Exposed logos, distinctive signs of a brand, identifiable at first sight. More complexes therefore for this trend whose advent in the 80s and 90s through labels like Guess or Versace had marked the beginning of the bling-bling era. Since then, the minimalist wave, carried by a handful of so-called “more cerebral” claws and creators, had declared this trend to be of bad taste. Today, young designers and luxury brands are reinventing these contemporary emblems, redesigning them, renewing them or updating them during a collab. This year, what is interesting is that the logos are no longer systematically displayed in large letters on T-shirts or accessories as they were for a long time, they become textures, all-over prints. Young labels with a streetwear identity such as Off-White c/o Virgil Abloh, the Vetements collective, Alexander Wang, the past seasons have started to revive the trend. Far from the ostentation of the 80s, it is a real creative work that has assimilated the reign of minimalism into fashion. Balençiaga makes it a very contemporary example. We can make a double reading: a strategy to make oneself known and recognized and therefore promote one’s label, but also the desire to have fun with the bling codes of the key brands of the 80’s. Drawing your logo makes it possible to rally a tribe, a group, to adhere to a style, it is experienced as an insider’s trick. It is obviously the desire to show a sign of recognition. The Chinese market has also greatly influenced the return of the logo, by being a market where you pay for the brand and want it to be seen.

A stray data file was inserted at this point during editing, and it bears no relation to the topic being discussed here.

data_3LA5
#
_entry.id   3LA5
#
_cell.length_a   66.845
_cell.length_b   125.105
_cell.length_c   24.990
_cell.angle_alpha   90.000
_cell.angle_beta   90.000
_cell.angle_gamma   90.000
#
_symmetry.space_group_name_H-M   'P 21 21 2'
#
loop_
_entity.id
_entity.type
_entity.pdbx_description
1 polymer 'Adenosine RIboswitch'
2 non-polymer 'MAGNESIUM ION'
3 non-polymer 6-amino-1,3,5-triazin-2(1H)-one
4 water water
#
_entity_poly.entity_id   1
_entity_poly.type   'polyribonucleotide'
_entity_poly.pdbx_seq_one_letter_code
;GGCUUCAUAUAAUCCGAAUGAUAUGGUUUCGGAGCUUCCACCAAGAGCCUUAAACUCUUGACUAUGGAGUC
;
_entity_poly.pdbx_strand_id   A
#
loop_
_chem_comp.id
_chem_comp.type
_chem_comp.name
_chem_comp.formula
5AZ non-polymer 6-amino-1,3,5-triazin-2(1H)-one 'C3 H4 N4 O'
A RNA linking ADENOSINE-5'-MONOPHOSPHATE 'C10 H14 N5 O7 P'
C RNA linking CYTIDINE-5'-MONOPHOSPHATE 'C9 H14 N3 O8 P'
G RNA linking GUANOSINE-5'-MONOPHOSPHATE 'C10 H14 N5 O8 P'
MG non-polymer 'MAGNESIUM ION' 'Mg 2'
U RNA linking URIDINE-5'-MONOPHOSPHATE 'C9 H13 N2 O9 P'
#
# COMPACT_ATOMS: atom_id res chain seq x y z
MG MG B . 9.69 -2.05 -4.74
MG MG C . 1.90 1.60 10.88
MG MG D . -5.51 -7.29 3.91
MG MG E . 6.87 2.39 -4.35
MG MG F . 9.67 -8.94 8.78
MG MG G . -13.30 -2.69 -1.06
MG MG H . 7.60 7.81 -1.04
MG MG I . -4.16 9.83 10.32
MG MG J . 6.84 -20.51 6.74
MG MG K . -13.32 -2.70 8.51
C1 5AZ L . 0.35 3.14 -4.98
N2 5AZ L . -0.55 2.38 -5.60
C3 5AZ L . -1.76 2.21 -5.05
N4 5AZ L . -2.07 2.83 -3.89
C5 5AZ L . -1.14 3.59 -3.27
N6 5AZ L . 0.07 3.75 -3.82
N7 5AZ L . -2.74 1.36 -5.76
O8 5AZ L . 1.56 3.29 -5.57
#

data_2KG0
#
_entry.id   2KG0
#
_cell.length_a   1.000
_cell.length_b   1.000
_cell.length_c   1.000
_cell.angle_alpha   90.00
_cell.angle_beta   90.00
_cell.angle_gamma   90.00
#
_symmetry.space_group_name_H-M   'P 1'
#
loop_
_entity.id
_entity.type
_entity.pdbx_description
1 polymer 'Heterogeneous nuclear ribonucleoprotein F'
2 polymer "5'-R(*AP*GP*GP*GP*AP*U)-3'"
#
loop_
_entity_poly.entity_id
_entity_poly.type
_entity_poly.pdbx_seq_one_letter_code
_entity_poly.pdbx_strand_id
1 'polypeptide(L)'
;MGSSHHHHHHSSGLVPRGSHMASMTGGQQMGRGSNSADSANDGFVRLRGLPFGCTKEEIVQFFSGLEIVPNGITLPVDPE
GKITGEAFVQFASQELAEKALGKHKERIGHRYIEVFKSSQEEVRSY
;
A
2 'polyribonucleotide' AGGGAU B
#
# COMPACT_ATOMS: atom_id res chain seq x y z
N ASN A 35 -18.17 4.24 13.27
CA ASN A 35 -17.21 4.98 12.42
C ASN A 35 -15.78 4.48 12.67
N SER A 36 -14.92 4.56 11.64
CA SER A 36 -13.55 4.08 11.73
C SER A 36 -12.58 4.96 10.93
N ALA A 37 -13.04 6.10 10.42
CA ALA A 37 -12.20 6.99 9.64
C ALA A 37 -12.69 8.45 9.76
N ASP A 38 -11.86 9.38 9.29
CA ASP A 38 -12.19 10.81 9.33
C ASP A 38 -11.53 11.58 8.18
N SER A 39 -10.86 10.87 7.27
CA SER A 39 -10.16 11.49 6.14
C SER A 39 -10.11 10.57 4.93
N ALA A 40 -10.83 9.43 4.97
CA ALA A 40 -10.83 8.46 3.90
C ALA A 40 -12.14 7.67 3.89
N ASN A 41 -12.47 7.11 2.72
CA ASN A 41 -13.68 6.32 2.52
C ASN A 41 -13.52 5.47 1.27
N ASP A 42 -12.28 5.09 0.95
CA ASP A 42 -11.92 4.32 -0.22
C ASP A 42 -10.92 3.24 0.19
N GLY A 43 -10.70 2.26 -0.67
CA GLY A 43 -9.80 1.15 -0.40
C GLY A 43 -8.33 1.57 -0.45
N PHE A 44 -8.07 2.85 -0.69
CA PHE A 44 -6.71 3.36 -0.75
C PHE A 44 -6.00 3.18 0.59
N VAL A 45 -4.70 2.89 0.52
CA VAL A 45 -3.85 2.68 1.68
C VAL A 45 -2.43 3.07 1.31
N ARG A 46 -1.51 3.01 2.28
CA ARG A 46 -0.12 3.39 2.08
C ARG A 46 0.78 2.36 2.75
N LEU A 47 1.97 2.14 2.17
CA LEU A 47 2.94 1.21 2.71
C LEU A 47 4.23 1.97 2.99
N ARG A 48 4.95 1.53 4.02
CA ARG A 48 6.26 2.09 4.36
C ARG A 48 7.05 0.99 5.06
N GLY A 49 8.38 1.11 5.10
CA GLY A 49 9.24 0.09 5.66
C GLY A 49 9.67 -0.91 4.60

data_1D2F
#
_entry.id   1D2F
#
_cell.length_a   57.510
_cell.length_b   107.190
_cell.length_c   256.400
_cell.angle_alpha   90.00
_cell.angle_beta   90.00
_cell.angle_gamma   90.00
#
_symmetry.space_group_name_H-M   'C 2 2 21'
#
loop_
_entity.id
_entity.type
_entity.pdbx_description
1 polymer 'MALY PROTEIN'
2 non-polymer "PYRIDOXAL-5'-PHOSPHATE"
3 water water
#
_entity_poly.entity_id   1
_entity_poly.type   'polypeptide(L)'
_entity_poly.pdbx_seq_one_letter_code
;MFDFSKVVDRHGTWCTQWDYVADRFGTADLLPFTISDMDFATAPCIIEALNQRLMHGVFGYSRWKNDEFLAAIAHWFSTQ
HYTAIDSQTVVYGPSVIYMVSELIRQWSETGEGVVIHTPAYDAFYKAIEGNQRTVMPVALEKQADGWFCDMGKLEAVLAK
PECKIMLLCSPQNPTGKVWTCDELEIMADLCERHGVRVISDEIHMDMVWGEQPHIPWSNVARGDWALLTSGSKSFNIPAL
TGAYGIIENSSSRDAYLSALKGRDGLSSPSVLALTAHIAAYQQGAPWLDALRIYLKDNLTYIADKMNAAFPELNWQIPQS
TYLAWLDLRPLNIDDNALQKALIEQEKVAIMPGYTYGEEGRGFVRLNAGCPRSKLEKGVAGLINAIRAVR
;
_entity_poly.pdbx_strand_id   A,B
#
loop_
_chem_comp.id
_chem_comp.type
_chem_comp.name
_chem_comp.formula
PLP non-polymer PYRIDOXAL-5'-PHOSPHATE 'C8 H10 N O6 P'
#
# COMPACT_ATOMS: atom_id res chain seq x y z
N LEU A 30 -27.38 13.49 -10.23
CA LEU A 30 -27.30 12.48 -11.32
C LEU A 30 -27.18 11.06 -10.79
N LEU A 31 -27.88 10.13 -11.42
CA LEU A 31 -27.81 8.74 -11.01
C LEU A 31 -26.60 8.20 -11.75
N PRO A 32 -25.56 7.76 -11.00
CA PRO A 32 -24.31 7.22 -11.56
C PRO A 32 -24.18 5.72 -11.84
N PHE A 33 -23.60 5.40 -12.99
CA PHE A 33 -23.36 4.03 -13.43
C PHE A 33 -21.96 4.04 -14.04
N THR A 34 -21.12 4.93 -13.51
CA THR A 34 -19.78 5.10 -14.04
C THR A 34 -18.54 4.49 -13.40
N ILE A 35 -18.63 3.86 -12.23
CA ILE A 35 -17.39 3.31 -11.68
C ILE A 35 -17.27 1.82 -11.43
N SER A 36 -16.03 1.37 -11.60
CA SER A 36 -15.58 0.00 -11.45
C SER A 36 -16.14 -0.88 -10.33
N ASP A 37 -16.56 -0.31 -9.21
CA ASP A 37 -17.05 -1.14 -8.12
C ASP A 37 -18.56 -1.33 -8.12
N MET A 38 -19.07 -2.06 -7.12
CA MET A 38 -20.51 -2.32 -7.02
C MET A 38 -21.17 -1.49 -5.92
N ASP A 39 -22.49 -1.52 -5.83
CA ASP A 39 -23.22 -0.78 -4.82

27 August 2019